|[3D .mol structure]|
The above crude 3,4-dimethoxyphenol was dissolved in 200 mL EtOH, and treated with a solution of 38.1 g KOH in 300 mL hot EtOH. The clear solution of the potassium salt was a deep red color, and was promptly treated with 94.3 g allyl bromide, at a rate commensurate with the exothermic reaction. The mixture was held at reflux for 2 h. This was then added to 1 L H2O and extracted with 5x100 mL Et2O. The extracts were pooled, and removal of the solvent under vacuum gave a residue of 98 g of a black oil. This was distilled at 104-108 °C at 0.7-1.0 mm/Hg to give 59.3 g 1-allyloxy-3,4-dimethoxybenzene as a pale yellow oil with a greenish cast.
A total of 59 g of the neat 1-allyloxy-3,4-dimethoxybenzene was provided with an internal thermometer, and heated with an open flame. The color quickly became purple, then lightened to a red at 70 °C, and finally to a pale pink by 210 °C. At 240 °C an exothermic reaction set in with the temperature going up to almost 290 °C. It was held in the 270-280 °C range for several min, then allowed to return to room temperature. GC analysis showed two peaks, the second and major one being the desired 1,2,4,5-isomer. A small sample was caught by prep-GC, and it successfully seeded the crude Claissen rearrangement product. The isolated 2-allyl-4,5-dimethoxyphenol, pressed on a porous plate, had a mp of 39.5-40.5 °C which was improved to 41.5-42 °C by recrystallization from hexane.
To a solution of 9.7 g 2-allyl-4,5-dimethoxyphenol in a few mL EtOH, there was added a solution of 2.8 g KOH in 25 mL boiling EtOH followed by 5.5 g ethyl bromide. The mixture was held at reflux for 3.5 h and then poured into 200 mL H2O and extracted with 3x100 mL CH2Cl2. Pooling the extracts and removal of the solvent under vacuum gave a residue of 10.4 g of 4,5-dimethoxy-2-ethoxy-1-allylbenzene as a clear, mobile oil. It was substantially a single component by GC and was used in the following isomerization step without further purification.
A solution of 9.4 g 4,5-dimethoxy-2-ethoxy-1-allylbenzene in 10 mL EtOH was treated with 20 g flaked KOH, and heated on the steam bath. The progress of the isomerization was followed by the assay of isolates by GC. After 5 h, the reaction mixture was poured into 250 mL H2O which immediately generated a pasty solid. This was sucked free of solvent and other liquids on a sintered funnel, giving 5.5 g of trans-4,5-dimethoxy-2-ethoxy-1-propenylbenzene as an amber solid with a mp of 65-67 °C. A small analytical sample from hexane had a mp of 68 °C.
A solution of 5.0 g trans-4,5-dimethoxy-2-ethoxy-1-propenylbenzene in 27 g acetone that contained 2.2 g pyridine was magnetically stirred and cooled to 0 °C. There was then added 4.5 g tetranitromethane and, after 2 minutes stirring at this temperature, the reaction mixture was quenched with a solution of 1.5 g KOH in 26 mL H2O. The reaction mixture remained a clear deep orange color, and additional H2O was required to institute crystallization. There was the slow deposition of bright yellow crystals of 1-(4,5-dimethoxy-2-ethoxyphenyl)-2-nitro-propene which weighed, after EtOH washing and air drying to constant weight of 4.4 g. The mp was 75-76 °C.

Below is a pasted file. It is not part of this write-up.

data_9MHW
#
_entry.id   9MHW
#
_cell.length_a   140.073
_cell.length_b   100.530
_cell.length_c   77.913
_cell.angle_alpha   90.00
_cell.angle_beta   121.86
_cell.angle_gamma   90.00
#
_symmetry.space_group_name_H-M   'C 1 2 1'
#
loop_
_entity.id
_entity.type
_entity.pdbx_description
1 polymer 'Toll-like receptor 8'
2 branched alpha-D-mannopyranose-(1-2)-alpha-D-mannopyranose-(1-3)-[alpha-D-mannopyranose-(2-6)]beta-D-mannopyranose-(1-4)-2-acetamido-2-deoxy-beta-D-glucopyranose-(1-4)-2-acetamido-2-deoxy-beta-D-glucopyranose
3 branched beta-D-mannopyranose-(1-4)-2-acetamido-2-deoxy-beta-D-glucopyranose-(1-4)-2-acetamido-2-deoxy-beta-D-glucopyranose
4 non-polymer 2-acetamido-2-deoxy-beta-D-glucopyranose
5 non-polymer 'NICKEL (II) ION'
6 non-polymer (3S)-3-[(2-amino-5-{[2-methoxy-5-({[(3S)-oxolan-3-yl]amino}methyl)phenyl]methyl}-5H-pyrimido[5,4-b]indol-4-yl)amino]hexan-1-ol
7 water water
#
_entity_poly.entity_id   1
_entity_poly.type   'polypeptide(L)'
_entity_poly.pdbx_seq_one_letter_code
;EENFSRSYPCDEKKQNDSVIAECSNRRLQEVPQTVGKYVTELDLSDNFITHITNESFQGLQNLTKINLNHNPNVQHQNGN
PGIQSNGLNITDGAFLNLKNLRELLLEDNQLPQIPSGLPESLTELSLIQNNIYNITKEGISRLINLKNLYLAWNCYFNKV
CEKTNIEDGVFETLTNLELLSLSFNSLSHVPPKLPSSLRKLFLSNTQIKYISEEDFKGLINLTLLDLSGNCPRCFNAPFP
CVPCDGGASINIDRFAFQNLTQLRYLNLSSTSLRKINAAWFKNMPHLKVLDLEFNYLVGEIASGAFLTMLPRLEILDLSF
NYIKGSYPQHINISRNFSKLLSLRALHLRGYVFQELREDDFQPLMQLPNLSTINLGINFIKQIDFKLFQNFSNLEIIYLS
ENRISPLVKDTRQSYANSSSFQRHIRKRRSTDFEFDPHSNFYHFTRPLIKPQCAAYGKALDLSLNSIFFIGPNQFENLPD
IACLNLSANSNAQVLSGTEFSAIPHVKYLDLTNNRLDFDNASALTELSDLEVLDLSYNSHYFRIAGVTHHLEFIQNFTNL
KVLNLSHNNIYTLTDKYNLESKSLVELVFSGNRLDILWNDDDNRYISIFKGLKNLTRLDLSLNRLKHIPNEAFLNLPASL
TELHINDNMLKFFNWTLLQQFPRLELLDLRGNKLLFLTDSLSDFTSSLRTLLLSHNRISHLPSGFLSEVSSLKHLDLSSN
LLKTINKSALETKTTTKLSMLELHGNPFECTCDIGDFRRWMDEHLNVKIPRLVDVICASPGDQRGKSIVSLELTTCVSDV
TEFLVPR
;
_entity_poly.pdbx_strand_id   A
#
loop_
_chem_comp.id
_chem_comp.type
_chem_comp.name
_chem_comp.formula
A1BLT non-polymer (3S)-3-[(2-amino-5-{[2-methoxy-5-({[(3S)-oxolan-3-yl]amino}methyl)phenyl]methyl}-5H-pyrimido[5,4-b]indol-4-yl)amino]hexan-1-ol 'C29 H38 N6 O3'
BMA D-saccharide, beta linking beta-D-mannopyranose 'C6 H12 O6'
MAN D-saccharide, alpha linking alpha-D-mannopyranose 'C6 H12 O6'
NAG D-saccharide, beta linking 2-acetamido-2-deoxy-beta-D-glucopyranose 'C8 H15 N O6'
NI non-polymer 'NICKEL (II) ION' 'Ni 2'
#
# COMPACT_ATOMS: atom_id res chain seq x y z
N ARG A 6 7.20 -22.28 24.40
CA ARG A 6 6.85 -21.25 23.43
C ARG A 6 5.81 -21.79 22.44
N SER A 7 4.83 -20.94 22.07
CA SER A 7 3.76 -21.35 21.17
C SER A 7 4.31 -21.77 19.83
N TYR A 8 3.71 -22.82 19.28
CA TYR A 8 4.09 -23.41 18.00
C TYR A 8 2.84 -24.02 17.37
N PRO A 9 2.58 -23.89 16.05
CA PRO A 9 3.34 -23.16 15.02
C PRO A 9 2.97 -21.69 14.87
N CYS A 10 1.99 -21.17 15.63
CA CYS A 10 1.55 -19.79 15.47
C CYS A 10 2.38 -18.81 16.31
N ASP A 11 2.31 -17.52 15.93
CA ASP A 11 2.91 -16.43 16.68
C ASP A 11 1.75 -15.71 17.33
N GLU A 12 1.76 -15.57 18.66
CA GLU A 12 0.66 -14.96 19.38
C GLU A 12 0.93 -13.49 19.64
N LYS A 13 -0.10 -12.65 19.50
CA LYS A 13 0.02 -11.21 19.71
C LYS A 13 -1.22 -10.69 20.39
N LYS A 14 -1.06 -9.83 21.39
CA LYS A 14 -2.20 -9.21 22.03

To a gently refluxing suspension of 3.5 g LAH in 250 mL anhydrous Et2O under a He atmosphere, there was added 3.9 g 1-(4,5-dimethoxy-2-ethoxyphenyl)-2-nitropropene by allowing the condensing Et2O to drip into a shunted Soxhlet apparatus with the thimble containing the nitrostyrene. This effectively added a warm saturated solution of the nitrostyrene dropwise; the nitrostyrene was very soluble in Et2O. Refluxing was maintained for 2.5 h and the reaction continued to stir at room temperature for an additional 3.5 h. The excess hydride was destroyed by the cautious addition of 225 mL 1.5 N H2SO4. When the aqeous and Et2O layers were finally clear, they were separated, and 75 g of potassium sodium tartrate was dissolved in the aqueous fraction. Aqueous NaOH was then added until the pH was >9, and this was then extracted with 3x100 mL CH2Cl2. Evaporation of the solvent under vacuum produced 2.8 g of a clear, almost colorless oil that was dissolved in anhydrous Et2O and saturated with anhydrous HCl gas. This initially generated a solid that then oiled out. After a few minutes stirring, this began to solidify again and it finally transformed into a loose fine white solid. This was recrystallized by dissolution in 50 mL warm IPA followed by dilution with 300 mL Et2O. After a few minutes, crystals of 4,5-dimethoxy-2-ethoxyamphetamine hydrochloride (EMM) formed which were removed by filtration, Et2O washed, and air dried. These weighed 2.7 g and had a mp of 171-172 °C. Anal. (C13H22ClNO3) C,H,N.
DOSAGE: greater than 50 mg.
QUALITATIVE COMMENTS: (with 50 mg) There were no effects.
EXTENSIONS AND COMMENTARY: This was the first of the ethoxy homologues of TMA-2, and it was immediately (well, within a couple of months) run up from an initial dab to 25 milligrams. This was in early 1963, and the lack of activity of EMM was keenly disappointing. This was a level at which the prototype, TMA-2, was very active, and the conclusion was that maybe any change on the molecule would result in a loss of activity. So this approach was shelved for a while, and all efforts were directed into the relocation, rather than the elongation, of the methoxy groups. A few months later, the ethoxy question was addressed again, and the discovery of MEM rekindled full interest in this ethoxy question.
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